Written by Jo Wills
When the rates go up, who really benefits?
Rates increases are always contentious, especially so when it’s a 12.6% increase as proposed by Tauranga City Council (New Zealand), earlier this month. It opens up a can of worms about what the collective gets in return for such an increase and where the decision making power sits.
Most people understand the basics about rates – they pay for things like parks, public toilets and local roads – but in Tauranga, it seems residents will also be paying to manage growth. This is because Tauranga is one of the fastest growing cities in New Zealand and is experiencing pressure when it comes to housing, roads and water infrastructure, to name a few areas. It’s no secret that people do experience challenges when faced with these pressures, but will managing growth alleviate them?
Growth doesn’t exist as its own entity. It’s man-made. It’s not like nature, which if given a fighting chance will keep growing and growing. Just think of the weeds in your garden, that’s what growth looks like. The economy only grows if we actively feed it. The Covid-19 virus has shown us what happens when we stop. When I hear terms like ‘manage growth,’ I cringe. It assumes we’re dealing with some unruly beast for which we have no control. We’re not. In many instances around the world, Tauranga included, growth is being actively encouraged, fed and then left to manage.
This is because we’re still playing the twentieth century game of ‘all growth is good’ and we must make room for it, without question. History has proven time and time again this isn’t a smart move.
In this instance, for a growing city like Tauranga the rates increase will impact every homeowner and renter (because we all contribute to rates), but who will benefit most from it? Growth doesn’t pay for growth, and growth has proven not to improve those pesky issues like poverty, equity and environmental degradation. The opposite is true, economic growth externalises these things and doesn’t account for the damage. This isn’t new thinking, Prosperity Without Growth by Tim Jackson and The Spirit Level by Kate Pickett Richard Wilkinson were both published in 2009.
Big player commercial and industrial development, sprawl to accommodate unsustainable housing models, encouraging more congestion with bigger roads, these things only loosen the belt that is holding the proverbial pants up. The problems are still there, all we’re doing is buying ourselves borrowed time and stuffing more in, then congratulating ourselves by increased business confidence and a rise in the GDP, while making no real social or environmental progress.
This pathway ultimately leads to more debt, further rate rises and increased financial burden on those who need it least. Where does it end? Under the traditional model of unrestrained but managed growth, it doesn’t end. It can’t, because growth has to be constantly fed. This just simply isn’t sustainable.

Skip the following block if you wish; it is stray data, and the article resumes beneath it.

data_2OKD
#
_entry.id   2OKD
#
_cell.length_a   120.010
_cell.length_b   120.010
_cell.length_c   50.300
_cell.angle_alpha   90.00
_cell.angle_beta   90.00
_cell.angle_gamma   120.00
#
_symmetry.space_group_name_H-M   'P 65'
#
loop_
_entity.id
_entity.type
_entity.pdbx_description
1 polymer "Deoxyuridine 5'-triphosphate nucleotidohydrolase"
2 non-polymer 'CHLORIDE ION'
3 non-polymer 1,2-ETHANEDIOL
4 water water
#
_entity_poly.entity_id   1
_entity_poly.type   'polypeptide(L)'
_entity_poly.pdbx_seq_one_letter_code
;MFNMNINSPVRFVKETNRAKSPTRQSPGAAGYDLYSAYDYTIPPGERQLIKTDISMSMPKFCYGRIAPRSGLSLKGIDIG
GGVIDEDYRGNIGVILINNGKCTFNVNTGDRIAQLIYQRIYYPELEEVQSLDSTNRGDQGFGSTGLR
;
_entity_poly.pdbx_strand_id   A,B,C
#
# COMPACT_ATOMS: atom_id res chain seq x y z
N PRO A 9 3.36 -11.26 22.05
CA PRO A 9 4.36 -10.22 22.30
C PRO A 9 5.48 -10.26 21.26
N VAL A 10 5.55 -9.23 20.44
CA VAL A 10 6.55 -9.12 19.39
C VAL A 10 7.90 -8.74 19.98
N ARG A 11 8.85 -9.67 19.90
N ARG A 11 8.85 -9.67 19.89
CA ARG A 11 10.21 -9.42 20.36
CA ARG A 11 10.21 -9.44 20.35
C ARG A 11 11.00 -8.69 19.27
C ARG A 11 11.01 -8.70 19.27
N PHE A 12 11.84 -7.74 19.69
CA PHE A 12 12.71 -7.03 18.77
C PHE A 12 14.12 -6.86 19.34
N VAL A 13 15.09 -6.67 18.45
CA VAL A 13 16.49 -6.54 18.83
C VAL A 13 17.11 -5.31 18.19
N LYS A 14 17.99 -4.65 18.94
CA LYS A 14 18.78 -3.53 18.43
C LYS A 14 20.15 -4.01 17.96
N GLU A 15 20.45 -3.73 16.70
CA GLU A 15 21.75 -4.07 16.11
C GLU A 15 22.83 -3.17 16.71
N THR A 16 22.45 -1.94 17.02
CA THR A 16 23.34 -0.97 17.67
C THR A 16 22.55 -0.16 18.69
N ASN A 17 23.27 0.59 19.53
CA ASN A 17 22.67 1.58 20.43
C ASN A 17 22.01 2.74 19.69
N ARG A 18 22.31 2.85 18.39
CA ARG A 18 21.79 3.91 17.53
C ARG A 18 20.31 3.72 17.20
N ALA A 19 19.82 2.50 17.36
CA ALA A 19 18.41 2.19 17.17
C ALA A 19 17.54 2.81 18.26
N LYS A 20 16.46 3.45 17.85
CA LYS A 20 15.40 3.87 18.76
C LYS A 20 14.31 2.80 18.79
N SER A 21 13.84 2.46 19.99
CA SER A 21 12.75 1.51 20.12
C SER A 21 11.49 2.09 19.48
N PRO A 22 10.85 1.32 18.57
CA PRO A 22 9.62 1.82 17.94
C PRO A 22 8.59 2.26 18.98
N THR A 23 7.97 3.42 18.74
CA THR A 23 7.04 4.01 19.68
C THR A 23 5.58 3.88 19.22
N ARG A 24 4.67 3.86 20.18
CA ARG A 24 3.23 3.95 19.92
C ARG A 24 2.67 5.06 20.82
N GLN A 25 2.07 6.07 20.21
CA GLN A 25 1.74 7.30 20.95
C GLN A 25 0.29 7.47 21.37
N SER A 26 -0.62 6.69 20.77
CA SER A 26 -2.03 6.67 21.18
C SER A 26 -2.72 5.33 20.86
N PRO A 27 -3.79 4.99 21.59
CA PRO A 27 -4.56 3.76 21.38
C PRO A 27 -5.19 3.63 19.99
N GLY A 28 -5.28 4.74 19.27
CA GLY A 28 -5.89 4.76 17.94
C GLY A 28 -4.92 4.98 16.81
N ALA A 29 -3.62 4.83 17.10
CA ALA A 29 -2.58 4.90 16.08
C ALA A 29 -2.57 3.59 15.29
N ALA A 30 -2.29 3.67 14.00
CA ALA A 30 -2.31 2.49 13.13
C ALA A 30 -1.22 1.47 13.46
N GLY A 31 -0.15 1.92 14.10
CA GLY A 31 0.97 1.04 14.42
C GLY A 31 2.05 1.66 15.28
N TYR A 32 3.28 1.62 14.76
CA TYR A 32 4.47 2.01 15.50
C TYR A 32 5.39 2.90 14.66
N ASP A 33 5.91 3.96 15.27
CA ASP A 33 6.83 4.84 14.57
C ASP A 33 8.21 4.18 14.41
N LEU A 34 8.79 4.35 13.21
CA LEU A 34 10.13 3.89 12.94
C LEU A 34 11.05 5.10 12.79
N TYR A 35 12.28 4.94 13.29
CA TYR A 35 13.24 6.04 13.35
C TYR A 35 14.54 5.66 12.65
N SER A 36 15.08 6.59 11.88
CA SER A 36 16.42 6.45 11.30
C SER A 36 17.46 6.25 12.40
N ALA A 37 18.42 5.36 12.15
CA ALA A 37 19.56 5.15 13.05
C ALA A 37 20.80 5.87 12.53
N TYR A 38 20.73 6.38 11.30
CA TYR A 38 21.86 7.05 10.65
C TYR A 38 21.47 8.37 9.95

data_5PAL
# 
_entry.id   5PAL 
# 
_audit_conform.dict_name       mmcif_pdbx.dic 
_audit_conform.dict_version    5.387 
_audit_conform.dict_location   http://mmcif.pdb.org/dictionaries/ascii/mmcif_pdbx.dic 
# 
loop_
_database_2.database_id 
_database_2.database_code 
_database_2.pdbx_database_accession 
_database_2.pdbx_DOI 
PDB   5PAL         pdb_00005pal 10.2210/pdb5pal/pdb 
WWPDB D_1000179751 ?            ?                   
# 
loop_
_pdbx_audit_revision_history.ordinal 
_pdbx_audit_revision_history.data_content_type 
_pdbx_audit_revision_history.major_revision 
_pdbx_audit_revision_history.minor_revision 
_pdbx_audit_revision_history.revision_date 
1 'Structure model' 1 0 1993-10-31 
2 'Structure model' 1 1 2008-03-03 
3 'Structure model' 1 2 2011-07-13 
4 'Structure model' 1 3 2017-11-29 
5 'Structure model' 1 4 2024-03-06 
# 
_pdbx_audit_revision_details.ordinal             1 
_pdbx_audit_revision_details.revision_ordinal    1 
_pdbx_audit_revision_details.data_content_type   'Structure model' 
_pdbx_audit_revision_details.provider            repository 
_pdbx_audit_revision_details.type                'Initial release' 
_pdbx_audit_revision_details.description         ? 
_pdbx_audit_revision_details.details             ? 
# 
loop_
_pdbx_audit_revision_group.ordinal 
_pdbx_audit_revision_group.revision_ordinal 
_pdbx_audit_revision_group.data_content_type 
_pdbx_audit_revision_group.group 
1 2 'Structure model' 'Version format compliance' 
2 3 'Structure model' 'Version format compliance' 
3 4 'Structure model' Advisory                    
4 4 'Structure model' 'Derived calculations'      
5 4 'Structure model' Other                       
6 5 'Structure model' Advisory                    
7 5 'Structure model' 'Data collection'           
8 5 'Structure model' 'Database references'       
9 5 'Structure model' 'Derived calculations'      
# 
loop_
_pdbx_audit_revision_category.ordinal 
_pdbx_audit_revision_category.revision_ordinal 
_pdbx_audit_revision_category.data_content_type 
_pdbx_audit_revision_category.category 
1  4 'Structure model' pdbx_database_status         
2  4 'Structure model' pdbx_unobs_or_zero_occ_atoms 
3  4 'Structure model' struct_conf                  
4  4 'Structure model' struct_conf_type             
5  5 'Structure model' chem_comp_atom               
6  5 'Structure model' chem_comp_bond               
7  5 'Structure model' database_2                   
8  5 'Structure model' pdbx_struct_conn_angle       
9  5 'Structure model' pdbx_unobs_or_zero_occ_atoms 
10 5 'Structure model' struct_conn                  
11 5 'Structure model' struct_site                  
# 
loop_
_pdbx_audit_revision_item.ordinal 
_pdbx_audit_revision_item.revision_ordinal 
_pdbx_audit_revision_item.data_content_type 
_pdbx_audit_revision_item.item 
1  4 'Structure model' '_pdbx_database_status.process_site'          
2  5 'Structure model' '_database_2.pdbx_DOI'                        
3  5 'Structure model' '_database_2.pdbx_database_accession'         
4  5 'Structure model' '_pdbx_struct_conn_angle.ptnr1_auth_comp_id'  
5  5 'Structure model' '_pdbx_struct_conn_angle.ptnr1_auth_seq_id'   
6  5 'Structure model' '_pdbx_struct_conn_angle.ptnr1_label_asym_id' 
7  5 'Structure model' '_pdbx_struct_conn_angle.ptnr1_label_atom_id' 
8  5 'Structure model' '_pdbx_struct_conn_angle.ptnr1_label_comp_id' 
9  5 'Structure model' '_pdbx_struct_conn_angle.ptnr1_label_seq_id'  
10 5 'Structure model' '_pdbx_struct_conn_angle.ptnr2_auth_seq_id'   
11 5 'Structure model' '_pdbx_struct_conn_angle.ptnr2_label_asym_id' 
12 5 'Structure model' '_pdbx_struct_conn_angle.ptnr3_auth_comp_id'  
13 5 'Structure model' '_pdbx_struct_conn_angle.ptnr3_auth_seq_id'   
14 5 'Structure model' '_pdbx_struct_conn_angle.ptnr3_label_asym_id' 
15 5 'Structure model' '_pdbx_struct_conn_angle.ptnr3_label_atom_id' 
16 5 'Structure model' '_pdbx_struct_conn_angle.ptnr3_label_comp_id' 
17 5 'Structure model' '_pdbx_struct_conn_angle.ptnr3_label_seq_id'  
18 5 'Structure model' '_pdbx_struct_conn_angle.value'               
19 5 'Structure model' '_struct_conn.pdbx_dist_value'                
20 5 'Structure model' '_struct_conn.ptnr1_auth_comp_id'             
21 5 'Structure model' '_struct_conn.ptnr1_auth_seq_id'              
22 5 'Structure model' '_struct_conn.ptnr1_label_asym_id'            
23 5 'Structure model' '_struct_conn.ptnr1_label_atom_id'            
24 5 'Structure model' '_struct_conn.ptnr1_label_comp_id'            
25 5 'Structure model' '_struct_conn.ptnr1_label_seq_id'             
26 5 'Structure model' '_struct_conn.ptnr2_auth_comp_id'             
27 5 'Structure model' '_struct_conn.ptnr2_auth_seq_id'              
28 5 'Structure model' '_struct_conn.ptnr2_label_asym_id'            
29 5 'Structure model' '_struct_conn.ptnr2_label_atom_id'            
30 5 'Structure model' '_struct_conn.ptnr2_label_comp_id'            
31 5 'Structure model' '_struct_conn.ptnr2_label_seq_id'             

Growth as a measure of success or even as a socially orientated goal is flawed and this is common knowledge, as identified by economist Kate Raworth and many more like her.
I’m a rate payer in Tauranga and I’d like to put forward a new concept. I’ll pay the proposed increase, but under a different set of terms. I’d like to be recognised as a shareholder in the city. After all, I’m investing in its future. As a shareholder, I expect dividends, but in this paradigm the dividends are in terms of components essential to ensure wellbeing. Not just my wellbeing, but everyone’s.
My expectations are for measurable and accountable outcomes for the following: a comprehensive and prioritised climate change mitigation strategy, a clear commitment and plan towards healthy ecosystems and biodiversity, an intentional focus on social equity and prosperity which results in everyone’s needs being met through people-centric housing and transport systems, as well as meaningful employment in sectors which aren’t dependent on fossil fuels.
Environmental quality is linked to social equity and this is what I want to contribute to. These outcomes need to be prioritised, intentional and budgeted for.
This would be a massive leap for many I know. It would mean a shift of focus away from the economy and on to people. It would ask those who’ve built their lives on the power of money, property and assets – and the individual benefits that brings – to see true value in terms of collective wellbeing. It would require a social shift where we all adopted a different lens to measure success.
We’ve got to stop separating the economy from the natural environment it exists within, as if it’s an entity independent of our making. We all have a role to play in this, as our leaders are in elected positions that don’t carry omniscient power. We all contribute to rates regardless of the tenure we hold and we all have a voice in the way our city is run. Growth isn’t a thing and it doesn’t have a vote, so let’s put the focus on the things that are real.